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THE DA VINCI CODE by Ron Howard

the da vinci code priory of sion prieure de sion

*** SPOILER WARNING ***
When Jacques Sauniere (Jean-Pierre Marielle) is found dead in the Louvre, his body arranged like Leonarda da Vinci’s Vitruvian Man and a pentagram painted with blood on his bare chest, Harvard Professor and symbologist Robert Langdon (Tom Hanks – as boring as it sounds) who happens to be in Paris is asked for help by the French police. Together with cryptologist Sophie Neveu (Audrey Tautou – nice) he gets sucked into a secret war between ancient and secret societes, the mysterious Prieure de Sion (Priory of Sion) and Opus Dei being the most prominent of them. And he goes on a long paper chase to uncover the secret of the Holy Grail / Sang Real / Royal Blood – the alleged secret that Jesus was married to Maria Magdalena and had progeny. Who still live amongst us.
‘Alleged’ secret? Well, the story is not exactly shocking latest news. The 1982 book Holy Blood, Holy Grail by Michael Baigent, Richard Leigh and Henry Lincoln tells this story – not as fiction, but as the result of years of investigation. And Dan Brown’s bestseller The Da Vinci Code tells the same story – this time as fiction. The book was published in 2003.

Those who have read the book(s) or are familiar with the tale can sit it out, enjoy the performance of Ian McKellen (wo is an excellent Sir Leigh Teabing) and the nice camera-work while ticking off solved riddles and visited locations. Viewers who don’t know anything about the story in advance (i may be mistaken here because i’m quite familiar with the books and legends) will probably find the plot to be as mysterious and elusive as the legendary Prieure de Sion itself, and may resort to clinging onto familiar faces (“this is Tom Hanks, he must be the hero, even if he is totally boring”, “a big part of this movie playing in France, i was just waiting for Jean Reno to appear!”, “isn’t this Doc Ock from Spider-Man 2? (Alfred Molina) Surely he must be the bad guy”, “hmmm, Gandalf … probably a good guy. But he’s also Magneto from the X-Men. Might be a bad guy after all”).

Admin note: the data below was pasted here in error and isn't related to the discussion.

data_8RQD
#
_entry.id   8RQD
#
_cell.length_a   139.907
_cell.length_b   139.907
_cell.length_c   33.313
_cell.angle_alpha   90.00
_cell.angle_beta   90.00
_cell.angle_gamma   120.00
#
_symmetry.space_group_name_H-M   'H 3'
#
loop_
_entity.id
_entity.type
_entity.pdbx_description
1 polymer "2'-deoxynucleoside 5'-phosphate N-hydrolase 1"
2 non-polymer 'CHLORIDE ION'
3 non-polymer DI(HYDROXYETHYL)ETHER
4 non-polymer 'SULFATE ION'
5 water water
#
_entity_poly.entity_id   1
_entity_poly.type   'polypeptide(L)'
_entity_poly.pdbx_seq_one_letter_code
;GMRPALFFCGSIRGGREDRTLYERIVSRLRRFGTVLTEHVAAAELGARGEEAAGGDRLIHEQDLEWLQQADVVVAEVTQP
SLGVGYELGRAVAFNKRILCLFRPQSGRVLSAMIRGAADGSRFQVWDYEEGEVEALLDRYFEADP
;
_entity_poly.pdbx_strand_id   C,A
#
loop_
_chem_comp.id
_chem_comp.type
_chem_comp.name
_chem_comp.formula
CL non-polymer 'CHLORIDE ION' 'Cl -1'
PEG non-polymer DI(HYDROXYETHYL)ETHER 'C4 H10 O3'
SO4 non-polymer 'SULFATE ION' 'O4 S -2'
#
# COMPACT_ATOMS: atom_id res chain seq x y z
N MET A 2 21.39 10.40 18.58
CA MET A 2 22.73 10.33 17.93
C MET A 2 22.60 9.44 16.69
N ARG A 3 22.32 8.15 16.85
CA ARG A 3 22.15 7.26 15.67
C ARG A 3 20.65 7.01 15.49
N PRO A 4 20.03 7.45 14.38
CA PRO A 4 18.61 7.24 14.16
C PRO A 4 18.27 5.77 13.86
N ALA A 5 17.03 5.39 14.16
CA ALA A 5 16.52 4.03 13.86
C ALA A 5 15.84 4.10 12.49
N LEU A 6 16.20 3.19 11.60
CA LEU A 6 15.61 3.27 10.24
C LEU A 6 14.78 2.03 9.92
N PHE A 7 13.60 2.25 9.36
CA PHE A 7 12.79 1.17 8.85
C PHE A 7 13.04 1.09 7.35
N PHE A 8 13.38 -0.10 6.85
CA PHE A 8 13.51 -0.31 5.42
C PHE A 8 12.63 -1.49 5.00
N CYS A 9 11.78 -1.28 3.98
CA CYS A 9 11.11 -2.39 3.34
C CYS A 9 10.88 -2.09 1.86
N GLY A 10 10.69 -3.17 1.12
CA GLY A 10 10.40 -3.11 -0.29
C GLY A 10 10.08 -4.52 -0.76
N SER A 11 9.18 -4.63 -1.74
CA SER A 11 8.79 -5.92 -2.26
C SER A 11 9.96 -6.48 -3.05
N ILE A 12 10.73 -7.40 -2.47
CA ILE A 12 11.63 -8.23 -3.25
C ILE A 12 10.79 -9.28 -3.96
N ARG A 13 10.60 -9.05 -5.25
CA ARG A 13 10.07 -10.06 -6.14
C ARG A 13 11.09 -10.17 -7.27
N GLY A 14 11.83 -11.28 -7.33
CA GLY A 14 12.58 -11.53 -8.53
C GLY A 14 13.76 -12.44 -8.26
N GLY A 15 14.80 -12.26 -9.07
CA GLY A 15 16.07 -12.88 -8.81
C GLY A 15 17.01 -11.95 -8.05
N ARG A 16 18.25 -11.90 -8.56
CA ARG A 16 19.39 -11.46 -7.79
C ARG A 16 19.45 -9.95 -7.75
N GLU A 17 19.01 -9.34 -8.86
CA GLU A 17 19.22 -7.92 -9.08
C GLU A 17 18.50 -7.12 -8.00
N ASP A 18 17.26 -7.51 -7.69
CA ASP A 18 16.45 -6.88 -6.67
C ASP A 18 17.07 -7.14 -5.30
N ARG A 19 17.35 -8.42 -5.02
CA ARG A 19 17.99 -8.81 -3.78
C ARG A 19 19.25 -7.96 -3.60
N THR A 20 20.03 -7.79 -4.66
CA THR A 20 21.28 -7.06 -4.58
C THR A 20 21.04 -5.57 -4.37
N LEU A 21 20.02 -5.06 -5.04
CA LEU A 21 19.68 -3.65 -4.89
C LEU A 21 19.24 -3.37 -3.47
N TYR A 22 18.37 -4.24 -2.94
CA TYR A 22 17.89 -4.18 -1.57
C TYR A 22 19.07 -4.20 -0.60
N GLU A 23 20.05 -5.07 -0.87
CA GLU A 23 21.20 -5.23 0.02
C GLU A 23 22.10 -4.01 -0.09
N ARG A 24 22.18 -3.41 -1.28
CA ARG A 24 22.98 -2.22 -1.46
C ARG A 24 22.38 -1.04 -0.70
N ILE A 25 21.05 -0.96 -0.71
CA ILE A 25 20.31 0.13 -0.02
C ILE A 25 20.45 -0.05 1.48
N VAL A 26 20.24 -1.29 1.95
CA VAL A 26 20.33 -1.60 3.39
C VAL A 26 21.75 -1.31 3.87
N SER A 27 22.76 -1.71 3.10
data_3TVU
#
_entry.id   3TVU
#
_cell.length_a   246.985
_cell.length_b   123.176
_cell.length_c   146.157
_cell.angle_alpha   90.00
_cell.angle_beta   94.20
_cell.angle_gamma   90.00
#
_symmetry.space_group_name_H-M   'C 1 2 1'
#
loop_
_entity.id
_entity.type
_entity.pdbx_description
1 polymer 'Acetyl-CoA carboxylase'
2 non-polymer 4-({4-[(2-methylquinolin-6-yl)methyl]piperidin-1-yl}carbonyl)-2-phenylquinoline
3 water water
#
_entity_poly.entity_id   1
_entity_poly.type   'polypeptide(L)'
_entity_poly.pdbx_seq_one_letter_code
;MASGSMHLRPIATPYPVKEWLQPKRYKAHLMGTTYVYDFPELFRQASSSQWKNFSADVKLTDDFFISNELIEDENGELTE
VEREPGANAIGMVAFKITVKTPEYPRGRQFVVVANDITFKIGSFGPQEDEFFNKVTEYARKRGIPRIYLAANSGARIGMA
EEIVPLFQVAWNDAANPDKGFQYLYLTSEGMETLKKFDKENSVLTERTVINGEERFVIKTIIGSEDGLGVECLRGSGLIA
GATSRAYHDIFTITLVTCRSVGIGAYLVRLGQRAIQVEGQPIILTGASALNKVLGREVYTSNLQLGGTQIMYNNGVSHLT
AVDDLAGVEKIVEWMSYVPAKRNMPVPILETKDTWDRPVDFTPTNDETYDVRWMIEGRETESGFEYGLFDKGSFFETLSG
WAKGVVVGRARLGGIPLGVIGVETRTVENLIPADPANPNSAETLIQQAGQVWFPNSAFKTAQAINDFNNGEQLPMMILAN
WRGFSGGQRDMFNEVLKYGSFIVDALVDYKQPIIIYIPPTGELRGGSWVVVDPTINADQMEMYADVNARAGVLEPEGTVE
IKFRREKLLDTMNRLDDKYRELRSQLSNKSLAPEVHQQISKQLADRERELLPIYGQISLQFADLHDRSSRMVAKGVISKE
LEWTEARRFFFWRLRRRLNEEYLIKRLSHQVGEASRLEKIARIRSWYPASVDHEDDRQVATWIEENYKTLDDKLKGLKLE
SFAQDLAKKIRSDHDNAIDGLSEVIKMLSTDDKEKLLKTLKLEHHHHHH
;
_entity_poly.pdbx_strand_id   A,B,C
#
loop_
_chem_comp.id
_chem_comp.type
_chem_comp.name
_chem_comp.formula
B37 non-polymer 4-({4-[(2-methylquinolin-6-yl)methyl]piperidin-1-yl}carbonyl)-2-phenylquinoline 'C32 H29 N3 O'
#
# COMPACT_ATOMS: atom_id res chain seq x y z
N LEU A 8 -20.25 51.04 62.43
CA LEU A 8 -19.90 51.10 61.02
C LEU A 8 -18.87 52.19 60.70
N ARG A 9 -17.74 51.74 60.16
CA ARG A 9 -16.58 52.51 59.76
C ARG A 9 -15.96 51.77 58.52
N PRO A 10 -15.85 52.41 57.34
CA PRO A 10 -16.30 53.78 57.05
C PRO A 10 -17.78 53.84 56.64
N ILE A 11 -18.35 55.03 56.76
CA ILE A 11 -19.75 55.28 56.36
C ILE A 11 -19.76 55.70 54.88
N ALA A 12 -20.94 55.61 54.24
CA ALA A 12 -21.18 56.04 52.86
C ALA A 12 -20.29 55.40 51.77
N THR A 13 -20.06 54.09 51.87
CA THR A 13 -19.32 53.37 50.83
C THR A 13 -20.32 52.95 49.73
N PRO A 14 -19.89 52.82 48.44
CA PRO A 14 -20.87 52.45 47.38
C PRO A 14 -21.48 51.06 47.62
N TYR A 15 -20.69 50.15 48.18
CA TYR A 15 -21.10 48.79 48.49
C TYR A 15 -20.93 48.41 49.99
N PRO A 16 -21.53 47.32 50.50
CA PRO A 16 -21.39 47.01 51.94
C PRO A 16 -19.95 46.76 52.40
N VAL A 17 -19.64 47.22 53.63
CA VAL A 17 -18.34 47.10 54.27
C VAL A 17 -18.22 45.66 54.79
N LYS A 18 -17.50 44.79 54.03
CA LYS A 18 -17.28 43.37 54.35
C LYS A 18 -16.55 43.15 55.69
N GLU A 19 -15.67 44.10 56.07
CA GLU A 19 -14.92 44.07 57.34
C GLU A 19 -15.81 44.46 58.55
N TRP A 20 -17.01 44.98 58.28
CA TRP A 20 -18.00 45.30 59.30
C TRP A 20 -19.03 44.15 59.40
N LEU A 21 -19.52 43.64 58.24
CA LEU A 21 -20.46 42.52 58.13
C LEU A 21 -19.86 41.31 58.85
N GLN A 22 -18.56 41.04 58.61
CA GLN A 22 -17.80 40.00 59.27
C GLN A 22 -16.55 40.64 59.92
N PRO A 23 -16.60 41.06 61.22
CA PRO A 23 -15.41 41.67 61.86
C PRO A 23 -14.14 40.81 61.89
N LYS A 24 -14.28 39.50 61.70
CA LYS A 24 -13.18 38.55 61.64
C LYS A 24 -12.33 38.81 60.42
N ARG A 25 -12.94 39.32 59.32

Hans Zimmer’s score will also leave no doubt about what are the interesting / exciting / emotional scenes, and the obtrusive use of flashbacks will make it totally clear which character suffers from which childhood trauma and why. It’s as if director Ron Howard didn’t trust his actors to properly communicate their emotions and wanted to be really sure you get it! Of course it might also be scriptwriter Akiva Goldsman’s fault – he of Batman and Robin fame. Howard and Goldsman also stole the riddle-solving scenes from their own movie A Beautiful Mind and mixed it a bit with Tom Cruise’s virtual-desktop-gesticulations from Minority Report.

All in all the film is not badly acted and still a gazillion times better than National Treasure, but suffers from a totally unimaginative script and direction and a lack of originality, so only one burning question remains: What was the purpose of making this film? Read the book(s)!

One Response to “THE DA VINCI CODE by Ron Howard”

  1. Movie Review » ANGELS & DEMONS by Ron Howard Says:

    […] next Dan Brown mystery thriller after The Da Vinci Code, Angels & Demons again tells of an adventure by Harvard symbologist Robert Langdon (Tom […]

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